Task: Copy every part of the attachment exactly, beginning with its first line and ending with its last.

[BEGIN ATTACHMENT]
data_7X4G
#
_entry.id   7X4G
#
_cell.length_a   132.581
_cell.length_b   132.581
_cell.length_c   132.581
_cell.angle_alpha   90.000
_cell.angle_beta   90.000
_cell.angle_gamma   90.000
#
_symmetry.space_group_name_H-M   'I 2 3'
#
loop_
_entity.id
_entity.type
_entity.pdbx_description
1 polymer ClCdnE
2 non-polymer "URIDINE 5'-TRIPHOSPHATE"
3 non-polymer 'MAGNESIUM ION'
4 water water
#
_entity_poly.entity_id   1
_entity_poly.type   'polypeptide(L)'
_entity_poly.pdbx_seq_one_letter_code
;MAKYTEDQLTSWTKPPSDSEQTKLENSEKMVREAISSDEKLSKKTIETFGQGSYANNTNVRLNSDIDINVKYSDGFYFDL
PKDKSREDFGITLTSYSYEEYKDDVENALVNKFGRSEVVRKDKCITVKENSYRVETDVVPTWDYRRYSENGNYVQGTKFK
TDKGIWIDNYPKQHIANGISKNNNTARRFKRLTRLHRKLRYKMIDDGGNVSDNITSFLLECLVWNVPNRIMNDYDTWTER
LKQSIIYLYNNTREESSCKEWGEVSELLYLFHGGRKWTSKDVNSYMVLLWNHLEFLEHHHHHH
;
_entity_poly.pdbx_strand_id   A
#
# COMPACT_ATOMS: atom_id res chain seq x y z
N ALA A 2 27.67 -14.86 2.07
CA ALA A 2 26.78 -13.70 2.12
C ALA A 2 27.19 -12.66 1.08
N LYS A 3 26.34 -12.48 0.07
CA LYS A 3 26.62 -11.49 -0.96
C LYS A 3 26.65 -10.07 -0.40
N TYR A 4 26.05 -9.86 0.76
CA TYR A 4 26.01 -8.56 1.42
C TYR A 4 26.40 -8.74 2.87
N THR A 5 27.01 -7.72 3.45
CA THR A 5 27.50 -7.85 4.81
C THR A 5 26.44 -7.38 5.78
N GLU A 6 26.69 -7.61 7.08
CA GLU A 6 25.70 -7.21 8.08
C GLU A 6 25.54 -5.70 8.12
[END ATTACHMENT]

data_7X4G
#
_entry.id   7X4G
#
_cell.length_a   132.581
_cell.length_b   132.581
_cell.length_c   132.581
_cell.angle_alpha   90.000
_cell.angle_beta   90.000
_cell.angle_gamma   90.000
#
_symmetry.space_group_name_H-M   'I 2 3'
#
loop_
_entity.id
_entity.type
_entity.pdbx_description
1 polymer ClCdnE
2 non-polymer "URIDINE 5'-TRIPHOSPHATE"
3 non-polymer 'MAGNESIUM ION'
4 water water
#
_entity_poly.entity_id   1
_entity_poly.type   'polypeptide(L)'
_entity_poly.pdbx_seq_one_letter_code
;MAKYTEDQLTSWTKPPSDSEQTKLENSEKMVREAISSDEKLSKKTIETFGQGSYANNTNVRLNSDIDINVKYSDGFYFDL
PKDKSREDFGITLTSYSYEEYKDDVENALVNKFGRSEVVRKDKCITVKENSYRVETDVVPTWDYRRYSENGNYVQGTKFK
TDKGIWIDNYPKQHIANGISKNNNTARRFKRLTRLHRKLRYKMIDDGGNVSDNITSFLLECLVWNVPNRIMNDYDTWTER
LKQSIIYLYNNTREESSCKEWGEVSELLYLFHGGRKWTSKDVNSYMVLLWNHLEFLEHHHHHH
;
_entity_poly.pdbx_strand_id   A
#
# COMPACT_ATOMS: atom_id res chain seq x y z
N ALA A 2 27.67 -14.86 2.07
CA ALA A 2 26.78 -13.70 2.12
C ALA A 2 27.19 -12.66 1.08
N LYS A 3 26.34 -12.48 0.07
CA LYS A 3 26.62 -11.49 -0.96
C LYS A 3 26.65 -10.07 -0.40
N TYR A 4 26.05 -9.86 0.76
CA TYR A 4 26.01 -8.56 1.42
C TYR A 4 26.40 -8.74 2.87
N THR A 5 27.01 -7.72 3.45
CA THR A 5 27.50 -7.85 4.81
C THR A 5 26.44 -7.38 5.78
N GLU A 6 26.69 -7.61 7.08
CA GLU A 6 25.70 -7.21 8.08
C GLU A 6 25.54 -5.70 8.12